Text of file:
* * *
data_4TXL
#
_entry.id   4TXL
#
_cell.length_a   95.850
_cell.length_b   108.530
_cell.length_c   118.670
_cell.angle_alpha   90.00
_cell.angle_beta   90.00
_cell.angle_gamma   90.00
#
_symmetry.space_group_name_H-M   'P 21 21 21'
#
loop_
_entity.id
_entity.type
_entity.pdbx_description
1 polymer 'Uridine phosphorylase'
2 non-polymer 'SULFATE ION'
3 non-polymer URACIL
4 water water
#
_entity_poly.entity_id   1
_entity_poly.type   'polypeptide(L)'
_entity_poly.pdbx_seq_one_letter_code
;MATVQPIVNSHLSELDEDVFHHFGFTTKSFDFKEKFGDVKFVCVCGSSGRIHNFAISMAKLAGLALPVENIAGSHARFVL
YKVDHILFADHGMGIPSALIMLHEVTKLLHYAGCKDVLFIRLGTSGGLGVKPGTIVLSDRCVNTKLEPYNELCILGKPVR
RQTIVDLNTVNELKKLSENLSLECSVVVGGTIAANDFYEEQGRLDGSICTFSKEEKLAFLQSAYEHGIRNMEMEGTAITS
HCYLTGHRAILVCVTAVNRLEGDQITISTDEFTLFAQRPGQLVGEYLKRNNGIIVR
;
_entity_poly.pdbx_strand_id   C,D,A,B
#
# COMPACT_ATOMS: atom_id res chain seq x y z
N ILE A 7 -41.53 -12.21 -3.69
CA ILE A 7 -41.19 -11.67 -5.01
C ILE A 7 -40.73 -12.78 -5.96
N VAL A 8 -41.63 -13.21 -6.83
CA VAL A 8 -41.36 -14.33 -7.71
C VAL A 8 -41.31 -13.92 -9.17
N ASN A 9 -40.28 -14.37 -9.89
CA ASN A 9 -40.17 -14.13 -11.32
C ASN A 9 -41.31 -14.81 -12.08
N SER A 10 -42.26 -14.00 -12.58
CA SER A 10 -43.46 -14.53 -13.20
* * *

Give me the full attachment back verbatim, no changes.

data_4TXL
#
_entry.id   4TXL
#
_cell.length_a   95.850
_cell.length_b   108.530
_cell.length_c   118.670
_cell.angle_alpha   90.00
_cell.angle_beta   90.00
_cell.angle_gamma   90.00
#
_symmetry.space_group_name_H-M   'P 21 21 21'
#
loop_
_entity.id
_entity.type
_entity.pdbx_description
1 polymer 'Uridine phosphorylase'
2 non-polymer 'SULFATE ION'
3 non-polymer URACIL
4 water water
#
_entity_poly.entity_id   1
_entity_poly.type   'polypeptide(L)'
_entity_poly.pdbx_seq_one_letter_code
;MATVQPIVNSHLSELDEDVFHHFGFTTKSFDFKEKFGDVKFVCVCGSSGRIHNFAISMAKLAGLALPVENIAGSHARFVL
YKVDHILFADHGMGIPSALIMLHEVTKLLHYAGCKDVLFIRLGTSGGLGVKPGTIVLSDRCVNTKLEPYNELCILGKPVR
RQTIVDLNTVNELKKLSENLSLECSVVVGGTIAANDFYEEQGRLDGSICTFSKEEKLAFLQSAYEHGIRNMEMEGTAITS
HCYLTGHRAILVCVTAVNRLEGDQITISTDEFTLFAQRPGQLVGEYLKRNNGIIVR
;
_entity_poly.pdbx_strand_id   C,D,A,B
#
# COMPACT_ATOMS: atom_id res chain seq x y z
N ILE A 7 -41.53 -12.21 -3.69
CA ILE A 7 -41.19 -11.67 -5.01
C ILE A 7 -40.73 -12.78 -5.96
N VAL A 8 -41.63 -13.21 -6.83
CA VAL A 8 -41.36 -14.33 -7.71
C VAL A 8 -41.31 -13.92 -9.17
N ASN A 9 -40.28 -14.37 -9.89
CA ASN A 9 -40.17 -14.13 -11.32
C ASN A 9 -41.31 -14.81 -12.08
N SER A 10 -42.26 -14.00 -12.58
CA SER A 10 -43.46 -14.53 -13.20